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Visit to the house of Robert Graves in Deia

Poet, critic and classicist who made Mallorca his home

Featured in:

Emily Benet | Mallorca Reporter | Published: 6th September 2016

Set against the stunning backdrop of the Sierra de Tramuntana mountains, it's not difficult to understand why poet and writer Robert Graves settled in Deia

He first moved in 1929 and lived here until his death. His home has been restored and adapted for the public. The beautiful Mallorcan country manor now offers the visitor an insight into this oasis of peace that nourished Graves' creativity.

a stone country house in majorca

I had studied the war poets in school but although the names of Siegfried Sassoon and Wilfred Owen had stuck in my mind, I didn't recall studying Graves. Although he considered himself to be principally a poet, he also published as a novelist, critic and classicist. His most commercially successful books were I, Claudius, Goodbye to All That (War Autobigraphy) and The White Goddess. If you haven't heard of him, don't let that stop you visiting the house. The first part of the tour takes place in a barn with a comprehensive video about Graves' life and it contains enough drama to entertain even the least enthusiastic about literature.

Graves' love life was far from conservative. At one point his lover, Laura Riding, moved in with him and his wife and four children. Emotions can't have run smoothly and Riding's suicide attempt marked a turning point in the relationship triangle. It was with Riding that Graves moved to Mallorca and she was his muse. In the house, you can view the letterpress they used to print the literary journal Epilogue, which they founded together. This is only a tiny taste of Graves' life story. With the Spanish Civil War, everything would change once again and Graves' would be away from his beloved Balearic home for ten years, returning eventually with a new wife.  

a printing press in a house

The inside of the house is charming and homely. Sunlight reaches each room through plentiful windows with views out into the surrounding garden. Those curious to see how writers and artists work will enjoy the two studies, one equipped with an old typewriter. In the video, Graves demonstrates his laborious editing process, his handwritten pages thick with paintbrush strokes blotting out his errors. I coveted his solid wooden desk, where a cup and saucer and folded glasses, gave the impression that Graves would be back at any moment to continue writing.

a writing desk

Upstairs, there is a room of glass cabinets showcasing documents and literature related to Graves. You can see him as a young man in his passport photos, read snippets of his poetry and pages from his books. I particularly enjoyed an extract from 5 Pens in Hands on why he moved to Mallorca. It made me laugh in fact because if I just swapped 'England' for costly 'London', I'd say these were my own reasons for moving too!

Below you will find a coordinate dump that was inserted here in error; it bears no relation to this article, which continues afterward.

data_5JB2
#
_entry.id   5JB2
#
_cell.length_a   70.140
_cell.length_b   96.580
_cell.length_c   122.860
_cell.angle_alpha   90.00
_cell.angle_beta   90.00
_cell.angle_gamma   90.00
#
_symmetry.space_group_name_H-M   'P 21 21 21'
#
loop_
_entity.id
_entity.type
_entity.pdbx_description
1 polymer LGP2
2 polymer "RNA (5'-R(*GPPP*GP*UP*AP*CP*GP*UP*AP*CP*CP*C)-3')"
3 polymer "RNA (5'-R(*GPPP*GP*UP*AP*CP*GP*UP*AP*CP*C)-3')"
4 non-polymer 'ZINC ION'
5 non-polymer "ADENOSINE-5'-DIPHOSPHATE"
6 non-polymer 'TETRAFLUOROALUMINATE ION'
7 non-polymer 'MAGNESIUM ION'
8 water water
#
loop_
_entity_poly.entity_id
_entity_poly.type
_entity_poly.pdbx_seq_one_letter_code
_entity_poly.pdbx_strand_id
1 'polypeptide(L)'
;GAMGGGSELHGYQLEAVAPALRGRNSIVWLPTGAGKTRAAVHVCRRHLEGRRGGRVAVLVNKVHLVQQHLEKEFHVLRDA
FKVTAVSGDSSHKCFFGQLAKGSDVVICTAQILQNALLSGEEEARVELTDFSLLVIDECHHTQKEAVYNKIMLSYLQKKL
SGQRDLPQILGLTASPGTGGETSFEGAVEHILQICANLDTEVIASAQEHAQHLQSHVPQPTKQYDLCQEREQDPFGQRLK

"I chose Majorca as my home, a quarter of a century ago, because its climate had the reputation of being better than any other in Europe. And because I was assured, correctly it proved, that I should be able to live there on a quarter of the income needed in England. And because it was large enough - some 1300 square miles - not to make me feel claustrophobic."   

the gardens at a country house

The spaciousness and peace must have been so conducive to writing. The surrounding garden is beautifully kept, without feeling manicured. Gnarled olive trees and cypress trees add texture and shade. Bright pink bougainvillea and waxy palm leaves contrast with the dry stone walls. I suggest a slow walk along the garden path. As you reach the vegetable patch, the view of the ocean will take your breath away. I can imagine a view like that breaking through writers' block and filling a depleted well of creativity. Perhaps I should have asked if they needed a writer in residence - I'd happily occupy the garden shed!

The house of Robert Graves in Deia is a treat for those interested in learning about one of Mallorca's famous residents. It's not a grand house or particularly large. It's what you would expect from someone who emigrated from his homeland in favour of a simpler life.

Entrance Fee:

  • Normal €7
  • Students / Retirees €5
  • Children under 12 €3.50
  • Groups of 10+ €3.50 each

Opening Times:

  • Summer (1st April - 31st October)
    • Monday - Friday: 10.00 - 17.00 (last visit 16.20)
    • Saturday:  10.00 - 15.00 (last visit 14.20)
  • Winter (1st November - 30th March)
    • Monday - Friday: 9.00 - 16.00 (last visit 15.20)
    • Saturday: 9.00 - 14.00 (last visit 13.20)

For more from Emily visit her blog

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